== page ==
My "standard" system is far superior to my high-res system, except for the part where I can't play SACDs through it (again, due to some missing components right now). My best speakers and killer amp have to be satisfied with regular CD playback for the time being.
- UPC-200 connected to the wall via Flavor 2
- Cal Audio Labs CD player/DAC connected to UPC-200 via standard cord
- Proceed AMP5 connected to UPC-200 via Flavor 2
- B&W 703 biwiredStandard CD Sytem Results
I didn't even mean to run this as a real test. I was getting tired of doing lots of repetitive A/B listening and decided to just pop in a CD and make dinner. The new Flavor 2s just happened to be in the system at the time. Notice that the Flavor 1 cord wasn't even powering the CD player.
When dinner was ready I sat down to Counting Crows' "August and Everything After".
Have I said "Holy crap!" yet?
Well just in case: Holy crap!
I have a freakin' awesome amp! I never appreciated what a good amp could do until I heard it behind this pair of Flavor 2 power cords.
I never thought of that CD as being particularly well-made from an audiophile perspective. But suddenly I was hearing a surprising degree of separation and detail in each instrument. I was shocked to discover a clearly audible acoustic guitar in the left channel of "Mr. Jones" (er, make that "Rain King"). It was always there, but is generally masked over by the rest of the presentation except for during the intro.
I threw in my old speaker testing favorite, the Serenity Soundtrack's 4th track, and was reminded of why I fell in love with these B&W speakers. At any point in that track there are about four or five different elements going on, and every couple seconds the mix of instruments changes. The variety is incredible and now - with the Flavor 2s - the detail, separation, and imaging of all these instruments coming and going was just phenomenal.
So this matches my earlier guess about the improvements in the high-res system. The Flavor 2s - meant for high-powered analog equipment - really bring out the best in amps and receivers.
Suddenly I find myself eager to go through my non-audiophile CDs and see which ones are given a new life by my now-superb "standard" system. I never imagined how much potential audio goodness I was missing out on, how much potential my brilliant equipment had in it, if only it could receive pristine, clean power.Additional Bonus Benefits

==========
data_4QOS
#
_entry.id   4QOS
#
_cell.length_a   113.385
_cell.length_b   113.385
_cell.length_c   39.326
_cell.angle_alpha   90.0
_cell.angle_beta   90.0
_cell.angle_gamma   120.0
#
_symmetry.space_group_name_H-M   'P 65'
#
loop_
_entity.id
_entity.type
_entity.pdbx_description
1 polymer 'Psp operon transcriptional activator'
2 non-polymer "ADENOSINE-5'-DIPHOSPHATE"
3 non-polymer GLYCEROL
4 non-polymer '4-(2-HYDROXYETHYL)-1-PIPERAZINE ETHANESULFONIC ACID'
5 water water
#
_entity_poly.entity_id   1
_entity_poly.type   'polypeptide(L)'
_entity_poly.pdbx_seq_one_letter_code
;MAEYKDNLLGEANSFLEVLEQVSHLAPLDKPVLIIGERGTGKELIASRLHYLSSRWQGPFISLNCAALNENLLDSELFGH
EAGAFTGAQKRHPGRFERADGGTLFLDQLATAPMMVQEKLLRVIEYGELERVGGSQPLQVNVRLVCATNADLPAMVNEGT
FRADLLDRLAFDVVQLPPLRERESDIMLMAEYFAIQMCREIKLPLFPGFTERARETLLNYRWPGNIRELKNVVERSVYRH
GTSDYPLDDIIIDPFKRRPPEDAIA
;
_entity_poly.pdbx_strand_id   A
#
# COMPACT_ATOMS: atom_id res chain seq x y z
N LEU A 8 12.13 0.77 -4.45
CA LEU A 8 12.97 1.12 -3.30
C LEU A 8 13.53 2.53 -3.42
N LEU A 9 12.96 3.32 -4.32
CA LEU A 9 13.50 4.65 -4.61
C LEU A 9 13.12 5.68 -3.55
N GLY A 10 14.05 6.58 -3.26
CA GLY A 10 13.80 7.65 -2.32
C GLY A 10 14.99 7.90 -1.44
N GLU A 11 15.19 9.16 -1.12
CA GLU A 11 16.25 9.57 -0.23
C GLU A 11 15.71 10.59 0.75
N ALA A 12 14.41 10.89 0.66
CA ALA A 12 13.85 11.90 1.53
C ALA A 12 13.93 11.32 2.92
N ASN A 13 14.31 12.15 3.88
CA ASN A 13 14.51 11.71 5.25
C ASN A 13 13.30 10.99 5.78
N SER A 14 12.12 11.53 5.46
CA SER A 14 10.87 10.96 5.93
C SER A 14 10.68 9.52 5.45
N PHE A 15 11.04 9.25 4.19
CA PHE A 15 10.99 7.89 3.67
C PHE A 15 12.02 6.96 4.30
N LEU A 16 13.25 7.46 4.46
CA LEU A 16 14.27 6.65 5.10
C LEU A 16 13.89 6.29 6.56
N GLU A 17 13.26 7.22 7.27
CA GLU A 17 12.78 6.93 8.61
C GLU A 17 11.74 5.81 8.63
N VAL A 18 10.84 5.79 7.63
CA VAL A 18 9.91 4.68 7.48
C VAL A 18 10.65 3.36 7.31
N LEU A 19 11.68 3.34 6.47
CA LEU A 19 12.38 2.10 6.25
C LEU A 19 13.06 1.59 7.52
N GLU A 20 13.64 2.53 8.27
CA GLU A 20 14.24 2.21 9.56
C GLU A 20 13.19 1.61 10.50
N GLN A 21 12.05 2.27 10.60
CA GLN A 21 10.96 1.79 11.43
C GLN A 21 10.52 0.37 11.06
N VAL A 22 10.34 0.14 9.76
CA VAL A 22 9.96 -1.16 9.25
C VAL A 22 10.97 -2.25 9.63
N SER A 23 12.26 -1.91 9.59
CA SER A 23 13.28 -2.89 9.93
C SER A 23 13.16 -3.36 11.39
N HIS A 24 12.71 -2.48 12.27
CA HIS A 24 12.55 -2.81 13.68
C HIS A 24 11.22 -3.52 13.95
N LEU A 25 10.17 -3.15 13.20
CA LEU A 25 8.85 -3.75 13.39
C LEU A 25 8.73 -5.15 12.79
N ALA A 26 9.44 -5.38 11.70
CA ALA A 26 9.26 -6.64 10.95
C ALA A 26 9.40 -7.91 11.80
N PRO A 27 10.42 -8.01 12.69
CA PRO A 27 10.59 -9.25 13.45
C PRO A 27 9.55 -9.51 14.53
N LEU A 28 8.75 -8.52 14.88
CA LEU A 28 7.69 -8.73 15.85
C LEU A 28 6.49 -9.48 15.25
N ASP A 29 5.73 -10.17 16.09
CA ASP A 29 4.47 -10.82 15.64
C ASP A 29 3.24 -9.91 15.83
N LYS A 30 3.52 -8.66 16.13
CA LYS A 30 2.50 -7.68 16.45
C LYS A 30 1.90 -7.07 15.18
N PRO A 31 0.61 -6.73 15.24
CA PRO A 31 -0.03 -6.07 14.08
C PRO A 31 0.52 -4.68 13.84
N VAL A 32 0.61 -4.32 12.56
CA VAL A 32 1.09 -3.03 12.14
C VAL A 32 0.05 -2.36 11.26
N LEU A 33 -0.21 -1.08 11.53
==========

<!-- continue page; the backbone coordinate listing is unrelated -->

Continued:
My CRT-based HDTV also benefitted from the Flavor 2 > UPC-200 power route. The TV has a built-in ungrounded cord so I couldn't use a Flavor 2 directly on the TV. But the TV showed noticeable improvement when the Flavor 2 was put between the wall and the UPC-200.
Sharpness improved - not night-and-day difference, but enough that you could notice it even from a distance. I was using the Star Wars: Episode III DVD as my test material, played over the Sony 999ES, connecting via 1080i component video (the Sony outperforms the Bravo D1 DVD player, even though the Bravo offers a full digital DVI connection). The difference was about halfway between good upconverting and true HD.
Color saturation and contrast also improved, albeit at a barely perceptible level. The picture simply looked "better" so the changes were definitely subtle.
It's not clear how much, if any benefit, would be had for a digital display device (plasmas, DLPs, LCD projectors). A CRT is still analog and its horizontal resolution depends on an analog electron gun. Sometime when I'm more ambitious I'll throw in a vertical and horizontal resolution chart. I'm betting all of the resolution gain will be in the horizontal direction.Further Tests
Now I can finally test the UPC-200 itself. I had previously been using Tripp-Lite surge protectors so I'll compare the Flavor 2 > UPC-200 > Flavor 2 > amp/receiver path vs the Tripp-Lite > Flavor 2 > amp/receiver path.
Also I'm eager to add the Flavor 1 to the CD player to see if further improvements can be had. I somewhat doubt this will be as dramatic an improvement, but if it mirrors the SACD system impact, it should bring a bit more dynamic range and harmonic goodness to the mix. Though with standard CDs the possible upper bounds are somewhat more limited when compared to the potential of SACDs.
And I have yet to install the new cryo-treated wall socket. I won't be able to do A/B tests once it's in, but I'm guessing the improvement will be minor, if noticeable at all.
Also note that these cables had only been "burned in" for less than 24 hours. In a few days they'll reach 100 hours (by powering my other two PCs 24/7). Then both the Flavor 1 and the two Flavor 2s will be, in theory, at their best.Conclusions
At about $65 per cable for raw materials (plus the fun and satisfaction of building them yourself), these Flavor 1s and Flavor 2s are absolutely worth every penny.